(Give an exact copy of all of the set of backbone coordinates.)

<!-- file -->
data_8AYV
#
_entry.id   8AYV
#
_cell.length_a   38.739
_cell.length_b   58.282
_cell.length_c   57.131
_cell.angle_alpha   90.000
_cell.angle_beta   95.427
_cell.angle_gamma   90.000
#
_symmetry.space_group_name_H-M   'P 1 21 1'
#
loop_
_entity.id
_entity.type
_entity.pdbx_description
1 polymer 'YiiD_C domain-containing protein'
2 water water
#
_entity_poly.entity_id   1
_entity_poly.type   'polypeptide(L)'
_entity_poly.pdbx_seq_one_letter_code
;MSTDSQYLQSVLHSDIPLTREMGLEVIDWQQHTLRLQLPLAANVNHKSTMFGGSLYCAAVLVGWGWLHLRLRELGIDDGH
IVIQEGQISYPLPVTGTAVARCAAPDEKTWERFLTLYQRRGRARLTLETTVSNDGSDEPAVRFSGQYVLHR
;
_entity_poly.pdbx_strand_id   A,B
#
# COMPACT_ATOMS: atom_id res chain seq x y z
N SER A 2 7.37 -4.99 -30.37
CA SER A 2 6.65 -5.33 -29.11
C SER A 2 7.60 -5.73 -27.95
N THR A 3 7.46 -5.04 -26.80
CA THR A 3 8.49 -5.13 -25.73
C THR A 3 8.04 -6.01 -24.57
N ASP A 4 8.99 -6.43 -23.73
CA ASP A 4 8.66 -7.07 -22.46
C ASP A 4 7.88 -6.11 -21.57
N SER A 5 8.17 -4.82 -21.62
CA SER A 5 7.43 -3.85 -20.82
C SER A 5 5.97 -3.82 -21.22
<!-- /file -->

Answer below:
data_8AYV
#
_entry.id   8AYV
#
_cell.length_a   38.739
_cell.length_b   58.282
_cell.length_c   57.131
_cell.angle_alpha   90.000
_cell.angle_beta   95.427
_cell.angle_gamma   90.000
#
_symmetry.space_group_name_H-M   'P 1 21 1'
#
loop_
_entity.id
_entity.type
_entity.pdbx_description
1 polymer 'YiiD_C domain-containing protein'
2 water water
#
_entity_poly.entity_id   1
_entity_poly.type   'polypeptide(L)'
_entity_poly.pdbx_seq_one_letter_code
;MSTDSQYLQSVLHSDIPLTREMGLEVIDWQQHTLRLQLPLAANVNHKSTMFGGSLYCAAVLVGWGWLHLRLRELGIDDGH
IVIQEGQISYPLPVTGTAVARCAAPDEKTWERFLTLYQRRGRARLTLETTVSNDGSDEPAVRFSGQYVLHR
;
_entity_poly.pdbx_strand_id   A,B
#
# COMPACT_ATOMS: atom_id res chain seq x y z
N SER A 2 7.37 -4.99 -30.37
CA SER A 2 6.65 -5.33 -29.11
C SER A 2 7.60 -5.73 -27.95
N THR A 3 7.46 -5.04 -26.80
CA THR A 3 8.49 -5.13 -25.73
C THR A 3 8.04 -6.01 -24.57
N ASP A 4 8.99 -6.43 -23.73
CA ASP A 4 8.66 -7.07 -22.46
C ASP A 4 7.88 -6.11 -21.57
N SER A 5 8.17 -4.82 -21.62
CA SER A 5 7.43 -3.85 -20.82
C SER A 5 5.97 -3.82 -21.22